“Acknowledged” features portraits of well-dressed, loving families. There is the man in a business suit with haunting eyes who lost his way after accidentally causing a fatal accident. There are transgender adults who faced harsh family rejection, discrimination, and unemployment as a result of their need to express what they felt inside.

Ramos says that after hearing his subjects’ stories, he finds himself befriending them, seeing them again and again. He has photographed some of them up to 10 times. After each photo is developed, he sends a copy to his subject, or their subject’s family upon request. Sometimes his portraits are used to show family back home that estranged members are doing all right. 

Ramos subjects pose on a completely voluntary basis. While his project is undoubtedly artistic, it’s hard not to see it through another lens: as a free studio portrait service for those who would never be able to record their lives in any other way. The surprising sense of ease visible in the photos’ faces makes sense. These people are clients, not art objects. They feel at ease because they feel acknowledged. 


“Acknowledged”: Joe Ramos photo exhibit

Through March 25

Opening program (including expert panel on SF homelessness): 

Sat/28 2 p.m., free

San Francisco Public Library

100 Larkin, SF

(415) 557-4000



CORRECTION: An earlier version of this article mistakenly identified Joe Ramos' mentor. He was actually taught by Richard Conrat. The Guardian apologizes for the error. 


It is great work for homeless peoples.

Posted by homeless charity on Nov. 26, 2012 @ 10:41 pm

Powerful and moving portraits by a talented artist. May Joe Ramos' talent, and his honorable intentions, bring him much success.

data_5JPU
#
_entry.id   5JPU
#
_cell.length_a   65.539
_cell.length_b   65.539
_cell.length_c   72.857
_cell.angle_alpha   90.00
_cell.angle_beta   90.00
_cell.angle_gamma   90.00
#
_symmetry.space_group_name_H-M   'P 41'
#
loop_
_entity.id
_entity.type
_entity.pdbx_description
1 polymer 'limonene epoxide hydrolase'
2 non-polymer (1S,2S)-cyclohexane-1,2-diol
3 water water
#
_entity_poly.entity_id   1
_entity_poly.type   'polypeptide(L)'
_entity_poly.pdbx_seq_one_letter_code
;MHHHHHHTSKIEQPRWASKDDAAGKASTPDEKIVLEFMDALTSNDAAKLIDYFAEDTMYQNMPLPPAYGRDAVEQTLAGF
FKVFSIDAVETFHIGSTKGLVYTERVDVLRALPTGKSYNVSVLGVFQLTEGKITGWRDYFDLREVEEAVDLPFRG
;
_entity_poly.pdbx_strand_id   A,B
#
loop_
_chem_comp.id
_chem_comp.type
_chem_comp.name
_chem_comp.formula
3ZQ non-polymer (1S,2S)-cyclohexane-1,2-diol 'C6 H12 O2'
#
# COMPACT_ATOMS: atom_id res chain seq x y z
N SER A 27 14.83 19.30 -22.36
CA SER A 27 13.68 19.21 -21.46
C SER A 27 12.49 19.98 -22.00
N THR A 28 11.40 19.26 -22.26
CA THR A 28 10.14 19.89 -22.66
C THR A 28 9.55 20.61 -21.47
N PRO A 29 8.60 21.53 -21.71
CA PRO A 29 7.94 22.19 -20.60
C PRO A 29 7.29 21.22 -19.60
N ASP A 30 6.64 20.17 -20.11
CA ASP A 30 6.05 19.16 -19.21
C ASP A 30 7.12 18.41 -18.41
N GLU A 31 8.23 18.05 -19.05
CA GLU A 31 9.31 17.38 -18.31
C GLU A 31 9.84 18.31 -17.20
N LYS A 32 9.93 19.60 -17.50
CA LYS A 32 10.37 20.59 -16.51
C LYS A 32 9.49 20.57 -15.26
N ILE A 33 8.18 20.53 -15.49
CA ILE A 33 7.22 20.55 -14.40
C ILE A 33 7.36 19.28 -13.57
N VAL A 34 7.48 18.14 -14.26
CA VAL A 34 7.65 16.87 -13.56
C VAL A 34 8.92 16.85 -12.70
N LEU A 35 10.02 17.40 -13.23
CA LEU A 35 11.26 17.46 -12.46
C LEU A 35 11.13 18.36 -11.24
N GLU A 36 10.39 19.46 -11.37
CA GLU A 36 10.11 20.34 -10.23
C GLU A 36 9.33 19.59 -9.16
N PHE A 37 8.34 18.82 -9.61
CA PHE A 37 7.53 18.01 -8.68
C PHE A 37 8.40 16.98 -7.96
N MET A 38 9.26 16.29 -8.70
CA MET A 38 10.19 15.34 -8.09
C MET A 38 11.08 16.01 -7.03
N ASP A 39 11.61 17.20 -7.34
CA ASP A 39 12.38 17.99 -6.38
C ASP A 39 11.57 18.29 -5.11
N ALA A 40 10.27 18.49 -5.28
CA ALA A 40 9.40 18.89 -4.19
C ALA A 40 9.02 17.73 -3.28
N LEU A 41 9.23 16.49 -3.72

Posted by Snoozers on Nov. 26, 2012 @ 12:41 am

There is one factual error in this wonderful review/story. I studied photography with and was mentored by Richard Conrat, Dorothea Lange's last assistant not Red Shirley.

Ali Lane, I really thought your review/story was wonderful and spot on.

Warmest Regards,
Joe Ramos

Posted by Guest Joe Ramos on Jan. 29, 2012 @ 9:32 pm

The error is corrected above, sorry about that.

Posted by caitlin on Jan. 30, 2012 @ 11:50 am

this is the best article ever!

Posted by Guest on Jan. 27, 2012 @ 9:41 pm

Having known Joe for 23 years it was no surprise that he answered my phone call to come to Project Homeless Connect and take photos of clients for the story table that I was setting up. Some of my most valuable moments (my children) are shots that Joe took of them in 1989 when they were students at Laurel Hill preschool in San Francisco. What I wasn't prepared for was the realization that I had
when I saw his first sitting with our clients at PHC. Capturing a persons dignity, no matter what path they are on was what Joe did. Citizens of San Francisco sat for Joe and suddenly I knew who our clients were. I knew what we were doing at the story table. The Mayor knew what we were doing at Project Homeless Connect. We were helping to restore peoples dignity. Suddenly, I was living my values and this is why I came to the City of San Francisco in 1983.

Thank you Joe Ramos.

Philip Williams
Project Homeless Connect since 2005.

Posted by Guest philip Williams on Jan. 27, 2012 @ 1:01 pm